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Livingstone marching band to mark 50 years at homecoming

Marching on

Bishop Dennis V. Proctor performing drum major duties at Livingstone College 40 years ago. Submitted photo

Bishop Dennis V. Proctor performing drum major duties at Livingstone College 40 years ago. Submitted photo

By Laurie D. Willis

Livingstone College News Service

SALISBURY – When Bishop Dennis V. Proctor was a student in high school, he excelled in football, basketball and track and field. But when he got to Livingstone College, instead of running over opponents on the gridiron, he did his work in the stands and on the field at halftime as drum major for the Blue Bear Marching Band from 1972 to 1976.

Proctor will be among hundreds of Livingstone alumni who return to campus this weekend for homecoming and to celebrate the 50th anniversary of the marching band. When Proctor served as field general, the name was Blue Bear Marching Band. Today, under the direction of Anthony Jones, they’re called Blue Thunder.

“I was a percussionist but I didn’t play,” Proctor recalled in a telephone interview. “I just came in and started choreographing the moves that a good drum major is expected to have. I jokingly tell people I danced my way through college. I didn’t enter the ministry until law school.”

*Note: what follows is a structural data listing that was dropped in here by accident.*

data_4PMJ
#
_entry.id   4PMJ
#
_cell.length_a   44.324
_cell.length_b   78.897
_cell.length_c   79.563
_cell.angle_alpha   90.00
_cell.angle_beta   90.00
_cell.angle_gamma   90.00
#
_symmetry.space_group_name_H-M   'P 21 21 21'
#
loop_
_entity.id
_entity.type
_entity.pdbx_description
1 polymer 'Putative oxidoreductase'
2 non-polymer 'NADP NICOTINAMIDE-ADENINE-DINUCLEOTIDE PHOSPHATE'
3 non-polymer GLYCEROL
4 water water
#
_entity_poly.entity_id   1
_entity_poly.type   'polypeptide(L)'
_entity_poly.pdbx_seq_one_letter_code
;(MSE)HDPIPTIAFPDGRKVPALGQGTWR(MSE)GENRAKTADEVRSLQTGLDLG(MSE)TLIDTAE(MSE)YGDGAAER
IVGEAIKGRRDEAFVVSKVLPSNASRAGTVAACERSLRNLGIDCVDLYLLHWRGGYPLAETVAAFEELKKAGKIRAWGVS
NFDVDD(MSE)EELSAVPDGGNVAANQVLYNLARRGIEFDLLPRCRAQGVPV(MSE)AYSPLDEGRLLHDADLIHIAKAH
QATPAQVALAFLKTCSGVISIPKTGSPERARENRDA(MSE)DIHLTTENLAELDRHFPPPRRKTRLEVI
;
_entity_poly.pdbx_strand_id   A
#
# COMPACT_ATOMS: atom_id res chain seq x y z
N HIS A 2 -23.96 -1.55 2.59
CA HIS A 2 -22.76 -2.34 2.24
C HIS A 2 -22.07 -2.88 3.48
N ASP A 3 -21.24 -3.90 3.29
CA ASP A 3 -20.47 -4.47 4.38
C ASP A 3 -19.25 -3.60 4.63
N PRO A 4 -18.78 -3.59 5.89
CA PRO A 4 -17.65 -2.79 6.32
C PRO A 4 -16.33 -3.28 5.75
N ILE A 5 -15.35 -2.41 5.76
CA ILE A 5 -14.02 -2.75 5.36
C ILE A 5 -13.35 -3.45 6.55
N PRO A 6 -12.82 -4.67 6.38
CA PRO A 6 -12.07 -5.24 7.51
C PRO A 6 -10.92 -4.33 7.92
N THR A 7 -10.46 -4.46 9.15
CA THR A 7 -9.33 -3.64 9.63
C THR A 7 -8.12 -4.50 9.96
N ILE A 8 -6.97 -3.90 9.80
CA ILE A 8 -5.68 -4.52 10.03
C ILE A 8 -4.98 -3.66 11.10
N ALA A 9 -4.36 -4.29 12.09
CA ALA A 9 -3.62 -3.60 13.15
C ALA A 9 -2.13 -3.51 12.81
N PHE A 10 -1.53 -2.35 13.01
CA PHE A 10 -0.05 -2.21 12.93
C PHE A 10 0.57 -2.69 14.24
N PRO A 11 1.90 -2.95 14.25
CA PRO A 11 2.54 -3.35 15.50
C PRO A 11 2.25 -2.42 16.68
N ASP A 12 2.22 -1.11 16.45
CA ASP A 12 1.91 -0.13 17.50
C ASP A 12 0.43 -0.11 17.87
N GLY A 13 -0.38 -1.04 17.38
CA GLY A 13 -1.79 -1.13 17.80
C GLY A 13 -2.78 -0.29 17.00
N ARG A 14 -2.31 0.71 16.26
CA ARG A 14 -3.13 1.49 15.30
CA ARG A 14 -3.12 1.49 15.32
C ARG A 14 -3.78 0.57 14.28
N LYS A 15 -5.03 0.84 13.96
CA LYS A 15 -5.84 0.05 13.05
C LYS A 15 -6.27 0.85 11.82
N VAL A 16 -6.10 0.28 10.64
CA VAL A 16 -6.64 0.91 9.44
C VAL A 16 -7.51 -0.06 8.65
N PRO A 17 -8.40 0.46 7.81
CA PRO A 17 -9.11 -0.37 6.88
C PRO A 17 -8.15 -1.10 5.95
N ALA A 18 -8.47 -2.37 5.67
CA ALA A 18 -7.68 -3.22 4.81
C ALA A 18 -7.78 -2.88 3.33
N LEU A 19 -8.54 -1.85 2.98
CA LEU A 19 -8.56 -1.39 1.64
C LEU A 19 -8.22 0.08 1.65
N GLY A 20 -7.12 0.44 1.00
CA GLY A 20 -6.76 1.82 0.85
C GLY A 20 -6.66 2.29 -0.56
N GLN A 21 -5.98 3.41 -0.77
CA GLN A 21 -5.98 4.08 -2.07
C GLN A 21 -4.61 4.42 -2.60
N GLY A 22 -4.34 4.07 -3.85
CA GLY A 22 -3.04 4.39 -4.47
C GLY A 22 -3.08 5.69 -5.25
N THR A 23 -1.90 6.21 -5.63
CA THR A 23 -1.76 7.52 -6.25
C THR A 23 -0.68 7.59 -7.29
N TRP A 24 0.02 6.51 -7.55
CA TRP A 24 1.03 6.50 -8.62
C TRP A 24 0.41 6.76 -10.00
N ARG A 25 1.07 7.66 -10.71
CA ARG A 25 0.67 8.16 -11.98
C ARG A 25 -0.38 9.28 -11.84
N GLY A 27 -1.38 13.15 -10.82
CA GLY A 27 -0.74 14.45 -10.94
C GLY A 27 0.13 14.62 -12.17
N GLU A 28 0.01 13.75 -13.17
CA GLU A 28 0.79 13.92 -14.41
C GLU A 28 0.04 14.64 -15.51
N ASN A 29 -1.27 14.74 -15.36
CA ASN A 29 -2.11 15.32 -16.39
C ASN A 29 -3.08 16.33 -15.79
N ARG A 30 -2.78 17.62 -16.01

Proctor said he’s excited about seeing former classmates with whom he played in the band under director James Evans and later Henry Duncombe. Many of them, including Dr. Jylla Moore Tearte, a former head majorette, have remained close since they graduated from Livingstone, There was some chatter about the former band members getting together this weekend to perform as a “reunion band,” however, that was never formally organized, Proctor said. Even so, he said he can’t wait to hear the Blue Thunder band under Jones, and he’s committed to doing everything he can to support current band students.

“I don’t know what the vision of the band director is, but I just want to be supportive of his vision and the current program,” said Proctor, a member of Livingstone’s board of trustees and this year’s homecoming parade grand marshal. “All of us need to be supportive with our presence and our dollars.”

Jones said he plans to recognize Proctor and other former band members in attendance at this Saturday’s game against CIAA rival Shaw University, which begins at 1:30 p.m. inside Alumni Memorial Stadium. There will also be a “Battle of the Bands” immediately following the game inside the stadium. That event, always popular at any college, will feature at least nine high school bands from the Carolinas and Georgia who will strut their stuff on the field in hopes of being crowned the best.

Among the North Carolina bands to compete are Salisbury, North Rowan, High Point Central, High Point Andrews, Independence, Harding and Vance high schools. From neighboring South Carolina, Fairfield Central High School’s band will perform. And from Georgia, South Gwinnett High School will try its hand at winning the coveted title of best band. Not only will those high school bands vie for bragging rights after the game; they’ll perform that morning in Livingstone’s homecoming parade, which begins at 10 a.m. at Soldiers Memorial African Methodist Episcopal Zion Church at 306 N. Church St. and culminates on campus.